Georgia’s tax revenue is on the rise, albeit slowly.
According to a press release from Gov. Nathan Deal in early July 2018, the state’s net tax collection for June 2018 was $1.98 billion, an increase of 1 percent ($20.5 million) over June 2017’s net revenue of nearly $1.96 billion. For the full fiscal year, the increase amounted to 4.4 percent, or $961.3 million—going from almost $21.75 billion in the previous fiscal year to about $22.71 billion for FY2018.
Meanwhile, a recent U.S. Supreme Court decision could impact these numbers even further. Because of the Court’s ruling in South Dakota vs. Wayfair, states can now collect sales taxes on online purchases, even if the seller isn’t located within state lines. Previously, the only way this tax was collected was if shoppers themselves kept track and paid the tax, but most didn’t. This was because of a 1992 law that specified states could not force businesses to collect sales taxes from shoppers in a state if the business had no physical presence in that state, However, in light of the vastly different retail landscape today, the U.S. Supreme Court overturned that law.
For Georgia, this could mean an average of $572 million more a year in state tax revenue over the next five years, reported the Georgia Budget and Policy Institute (GBPI). Online sellers who make at least $250,000 in sales or who do at least 200 individual sales per year in Georgia must either collect and remit the tax to the state or send tax due notices to customers who hit a $500 spending threshold on their website. And after the passage of House Bill 61 during the legislative session, Georgia will collect the tax revenue and distribute it between the state treasury and local governments.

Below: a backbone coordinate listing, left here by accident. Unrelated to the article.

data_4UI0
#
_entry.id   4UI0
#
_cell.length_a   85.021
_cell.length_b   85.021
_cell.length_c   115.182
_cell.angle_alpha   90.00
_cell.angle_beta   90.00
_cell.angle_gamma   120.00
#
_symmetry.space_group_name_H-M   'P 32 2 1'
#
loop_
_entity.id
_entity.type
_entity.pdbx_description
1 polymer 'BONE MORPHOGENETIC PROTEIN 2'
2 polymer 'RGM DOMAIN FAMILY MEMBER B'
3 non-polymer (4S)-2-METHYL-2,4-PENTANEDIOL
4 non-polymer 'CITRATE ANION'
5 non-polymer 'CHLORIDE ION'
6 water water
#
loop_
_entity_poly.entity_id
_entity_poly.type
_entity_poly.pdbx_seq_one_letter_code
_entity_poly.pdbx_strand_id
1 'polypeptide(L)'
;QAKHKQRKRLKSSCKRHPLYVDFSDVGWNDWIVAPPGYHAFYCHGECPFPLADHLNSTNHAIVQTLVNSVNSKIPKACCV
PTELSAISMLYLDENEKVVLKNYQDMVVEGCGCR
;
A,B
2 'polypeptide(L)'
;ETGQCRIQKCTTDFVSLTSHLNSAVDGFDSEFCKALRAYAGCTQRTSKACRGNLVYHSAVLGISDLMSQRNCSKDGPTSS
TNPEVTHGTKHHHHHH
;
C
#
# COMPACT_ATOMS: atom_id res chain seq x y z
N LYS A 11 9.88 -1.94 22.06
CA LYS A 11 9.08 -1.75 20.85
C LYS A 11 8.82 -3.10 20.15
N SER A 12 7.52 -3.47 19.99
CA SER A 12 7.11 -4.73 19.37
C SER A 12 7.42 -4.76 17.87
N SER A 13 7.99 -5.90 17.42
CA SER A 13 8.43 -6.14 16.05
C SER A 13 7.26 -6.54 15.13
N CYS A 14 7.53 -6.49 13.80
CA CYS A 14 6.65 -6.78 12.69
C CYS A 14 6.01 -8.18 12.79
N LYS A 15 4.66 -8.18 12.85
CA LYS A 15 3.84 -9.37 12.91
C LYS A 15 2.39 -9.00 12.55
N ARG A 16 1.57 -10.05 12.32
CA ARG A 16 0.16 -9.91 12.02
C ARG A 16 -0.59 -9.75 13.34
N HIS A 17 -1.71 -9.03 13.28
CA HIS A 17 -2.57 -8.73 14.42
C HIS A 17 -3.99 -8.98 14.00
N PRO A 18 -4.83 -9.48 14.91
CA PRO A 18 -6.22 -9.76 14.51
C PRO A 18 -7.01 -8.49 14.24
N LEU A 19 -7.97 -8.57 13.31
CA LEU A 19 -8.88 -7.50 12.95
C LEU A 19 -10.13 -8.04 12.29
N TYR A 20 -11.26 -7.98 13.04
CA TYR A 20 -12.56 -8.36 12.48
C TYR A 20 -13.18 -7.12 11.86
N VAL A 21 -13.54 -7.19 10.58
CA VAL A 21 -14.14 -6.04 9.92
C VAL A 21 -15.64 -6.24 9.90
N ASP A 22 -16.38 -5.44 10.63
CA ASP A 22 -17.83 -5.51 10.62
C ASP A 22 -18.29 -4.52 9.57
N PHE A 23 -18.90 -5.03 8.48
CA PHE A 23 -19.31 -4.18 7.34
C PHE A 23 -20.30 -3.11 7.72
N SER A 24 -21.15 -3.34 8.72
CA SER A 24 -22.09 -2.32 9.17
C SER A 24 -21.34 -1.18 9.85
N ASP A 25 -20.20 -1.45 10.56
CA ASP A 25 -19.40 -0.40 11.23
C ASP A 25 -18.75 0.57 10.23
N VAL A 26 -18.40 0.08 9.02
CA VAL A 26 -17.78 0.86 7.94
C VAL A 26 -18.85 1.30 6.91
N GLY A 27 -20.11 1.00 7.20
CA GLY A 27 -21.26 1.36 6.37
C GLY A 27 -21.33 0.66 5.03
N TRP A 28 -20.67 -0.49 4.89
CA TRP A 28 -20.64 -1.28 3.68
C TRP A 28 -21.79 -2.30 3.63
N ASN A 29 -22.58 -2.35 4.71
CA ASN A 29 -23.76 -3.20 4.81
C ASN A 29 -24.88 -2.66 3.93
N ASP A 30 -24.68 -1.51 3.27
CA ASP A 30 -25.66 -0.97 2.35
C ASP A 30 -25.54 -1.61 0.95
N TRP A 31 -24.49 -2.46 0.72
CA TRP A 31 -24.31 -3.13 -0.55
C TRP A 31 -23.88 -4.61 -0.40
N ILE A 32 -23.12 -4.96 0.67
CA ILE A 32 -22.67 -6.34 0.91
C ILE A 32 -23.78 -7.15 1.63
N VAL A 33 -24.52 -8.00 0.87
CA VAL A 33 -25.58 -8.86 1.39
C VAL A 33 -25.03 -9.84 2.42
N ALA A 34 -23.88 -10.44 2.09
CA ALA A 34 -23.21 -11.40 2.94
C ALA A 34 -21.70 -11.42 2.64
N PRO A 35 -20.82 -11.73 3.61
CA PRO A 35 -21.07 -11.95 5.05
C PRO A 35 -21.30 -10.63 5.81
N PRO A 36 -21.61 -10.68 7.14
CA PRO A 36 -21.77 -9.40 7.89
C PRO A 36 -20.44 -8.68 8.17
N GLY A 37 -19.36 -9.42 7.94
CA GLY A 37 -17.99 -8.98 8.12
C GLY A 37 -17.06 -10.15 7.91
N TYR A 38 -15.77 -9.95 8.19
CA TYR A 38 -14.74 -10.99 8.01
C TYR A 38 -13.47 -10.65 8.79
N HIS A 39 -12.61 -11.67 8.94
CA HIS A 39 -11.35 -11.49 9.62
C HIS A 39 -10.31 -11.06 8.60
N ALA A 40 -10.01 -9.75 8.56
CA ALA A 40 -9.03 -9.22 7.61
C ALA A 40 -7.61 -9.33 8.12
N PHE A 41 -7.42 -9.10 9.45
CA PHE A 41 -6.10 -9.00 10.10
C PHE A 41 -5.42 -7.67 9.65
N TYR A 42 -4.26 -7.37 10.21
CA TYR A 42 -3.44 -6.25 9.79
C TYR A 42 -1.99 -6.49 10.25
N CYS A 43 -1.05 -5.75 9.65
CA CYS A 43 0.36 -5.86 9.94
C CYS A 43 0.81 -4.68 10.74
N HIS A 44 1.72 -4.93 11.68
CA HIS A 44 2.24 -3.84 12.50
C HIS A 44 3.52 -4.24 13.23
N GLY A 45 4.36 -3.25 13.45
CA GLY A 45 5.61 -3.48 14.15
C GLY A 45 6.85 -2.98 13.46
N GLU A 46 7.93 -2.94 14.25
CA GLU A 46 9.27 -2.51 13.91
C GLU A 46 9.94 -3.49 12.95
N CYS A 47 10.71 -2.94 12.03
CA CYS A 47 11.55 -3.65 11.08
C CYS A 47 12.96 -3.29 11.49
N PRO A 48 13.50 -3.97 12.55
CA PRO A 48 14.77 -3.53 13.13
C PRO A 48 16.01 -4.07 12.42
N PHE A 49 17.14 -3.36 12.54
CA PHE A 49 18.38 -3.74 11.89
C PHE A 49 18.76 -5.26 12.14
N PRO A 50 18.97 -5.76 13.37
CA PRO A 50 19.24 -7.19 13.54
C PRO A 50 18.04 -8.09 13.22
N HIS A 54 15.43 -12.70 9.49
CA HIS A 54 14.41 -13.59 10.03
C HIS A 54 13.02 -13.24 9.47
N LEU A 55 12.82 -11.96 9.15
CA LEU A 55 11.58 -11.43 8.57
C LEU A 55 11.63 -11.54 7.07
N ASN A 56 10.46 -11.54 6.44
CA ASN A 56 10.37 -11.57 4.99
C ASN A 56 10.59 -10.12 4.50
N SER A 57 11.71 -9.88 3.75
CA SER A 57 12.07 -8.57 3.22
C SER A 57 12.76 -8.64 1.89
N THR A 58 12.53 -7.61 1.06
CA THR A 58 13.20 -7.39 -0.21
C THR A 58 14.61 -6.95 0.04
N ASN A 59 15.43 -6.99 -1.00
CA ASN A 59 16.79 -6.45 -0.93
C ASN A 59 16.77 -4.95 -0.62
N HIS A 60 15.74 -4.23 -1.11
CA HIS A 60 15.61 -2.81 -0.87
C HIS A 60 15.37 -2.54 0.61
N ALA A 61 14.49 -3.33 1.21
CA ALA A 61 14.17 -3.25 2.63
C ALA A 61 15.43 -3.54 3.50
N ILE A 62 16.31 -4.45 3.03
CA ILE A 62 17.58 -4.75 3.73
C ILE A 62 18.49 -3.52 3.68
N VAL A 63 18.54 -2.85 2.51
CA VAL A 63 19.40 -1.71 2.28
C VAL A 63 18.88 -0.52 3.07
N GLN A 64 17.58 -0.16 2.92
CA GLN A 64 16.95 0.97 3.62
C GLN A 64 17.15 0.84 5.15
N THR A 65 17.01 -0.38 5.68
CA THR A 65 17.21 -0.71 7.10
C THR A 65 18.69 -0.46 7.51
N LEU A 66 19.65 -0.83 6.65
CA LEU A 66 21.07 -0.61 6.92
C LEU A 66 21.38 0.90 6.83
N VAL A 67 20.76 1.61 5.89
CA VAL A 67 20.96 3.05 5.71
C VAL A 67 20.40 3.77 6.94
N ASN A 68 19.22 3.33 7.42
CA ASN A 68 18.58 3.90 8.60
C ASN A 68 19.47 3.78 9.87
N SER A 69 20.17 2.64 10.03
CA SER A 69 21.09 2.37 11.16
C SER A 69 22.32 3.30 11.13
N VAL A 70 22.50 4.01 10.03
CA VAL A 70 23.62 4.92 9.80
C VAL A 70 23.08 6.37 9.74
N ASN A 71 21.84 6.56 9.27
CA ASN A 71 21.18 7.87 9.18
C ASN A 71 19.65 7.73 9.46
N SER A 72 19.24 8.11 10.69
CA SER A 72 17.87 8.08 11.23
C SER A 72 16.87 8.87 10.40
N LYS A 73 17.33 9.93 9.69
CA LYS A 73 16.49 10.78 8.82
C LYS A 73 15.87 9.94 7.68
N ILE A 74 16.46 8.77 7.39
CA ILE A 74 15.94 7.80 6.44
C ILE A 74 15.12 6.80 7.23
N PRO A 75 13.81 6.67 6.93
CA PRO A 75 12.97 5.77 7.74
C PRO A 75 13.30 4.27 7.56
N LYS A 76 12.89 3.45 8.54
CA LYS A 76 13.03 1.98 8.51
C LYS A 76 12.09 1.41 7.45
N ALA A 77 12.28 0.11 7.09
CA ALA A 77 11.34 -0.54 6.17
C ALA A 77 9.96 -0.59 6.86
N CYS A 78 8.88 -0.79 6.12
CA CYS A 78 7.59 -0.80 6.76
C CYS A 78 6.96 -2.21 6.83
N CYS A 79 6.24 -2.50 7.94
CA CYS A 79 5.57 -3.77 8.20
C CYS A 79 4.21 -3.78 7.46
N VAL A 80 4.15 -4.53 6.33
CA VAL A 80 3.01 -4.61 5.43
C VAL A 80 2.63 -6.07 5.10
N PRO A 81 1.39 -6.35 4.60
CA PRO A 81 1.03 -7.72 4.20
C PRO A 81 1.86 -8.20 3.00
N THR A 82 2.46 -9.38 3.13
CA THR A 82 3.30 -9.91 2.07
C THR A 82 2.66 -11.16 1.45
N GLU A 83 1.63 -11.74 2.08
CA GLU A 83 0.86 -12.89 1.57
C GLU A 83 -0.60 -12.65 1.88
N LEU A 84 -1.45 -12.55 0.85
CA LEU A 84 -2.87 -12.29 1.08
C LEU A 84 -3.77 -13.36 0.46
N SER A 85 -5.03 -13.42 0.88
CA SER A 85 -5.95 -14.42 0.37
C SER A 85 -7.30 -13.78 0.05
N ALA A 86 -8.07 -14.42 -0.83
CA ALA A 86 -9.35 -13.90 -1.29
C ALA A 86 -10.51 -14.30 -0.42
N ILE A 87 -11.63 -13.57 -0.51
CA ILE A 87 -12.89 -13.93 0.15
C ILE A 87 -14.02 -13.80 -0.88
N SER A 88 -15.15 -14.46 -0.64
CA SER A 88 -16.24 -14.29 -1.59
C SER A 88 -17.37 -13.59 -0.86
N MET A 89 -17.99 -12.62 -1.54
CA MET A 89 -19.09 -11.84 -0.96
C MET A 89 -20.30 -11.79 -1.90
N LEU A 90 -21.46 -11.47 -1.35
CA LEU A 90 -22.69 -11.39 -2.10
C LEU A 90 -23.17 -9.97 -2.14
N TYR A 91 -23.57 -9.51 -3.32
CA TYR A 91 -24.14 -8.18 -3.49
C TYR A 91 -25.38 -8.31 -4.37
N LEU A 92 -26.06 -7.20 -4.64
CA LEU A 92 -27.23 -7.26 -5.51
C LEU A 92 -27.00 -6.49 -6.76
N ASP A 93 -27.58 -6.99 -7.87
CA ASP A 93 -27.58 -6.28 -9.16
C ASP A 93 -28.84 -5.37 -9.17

In addition to the boosted tax revenue, this could also mean a more level playing field for in-state brick-and-mortar small business owners, who in the past had to compete with larger online retailers who could skirt taxes.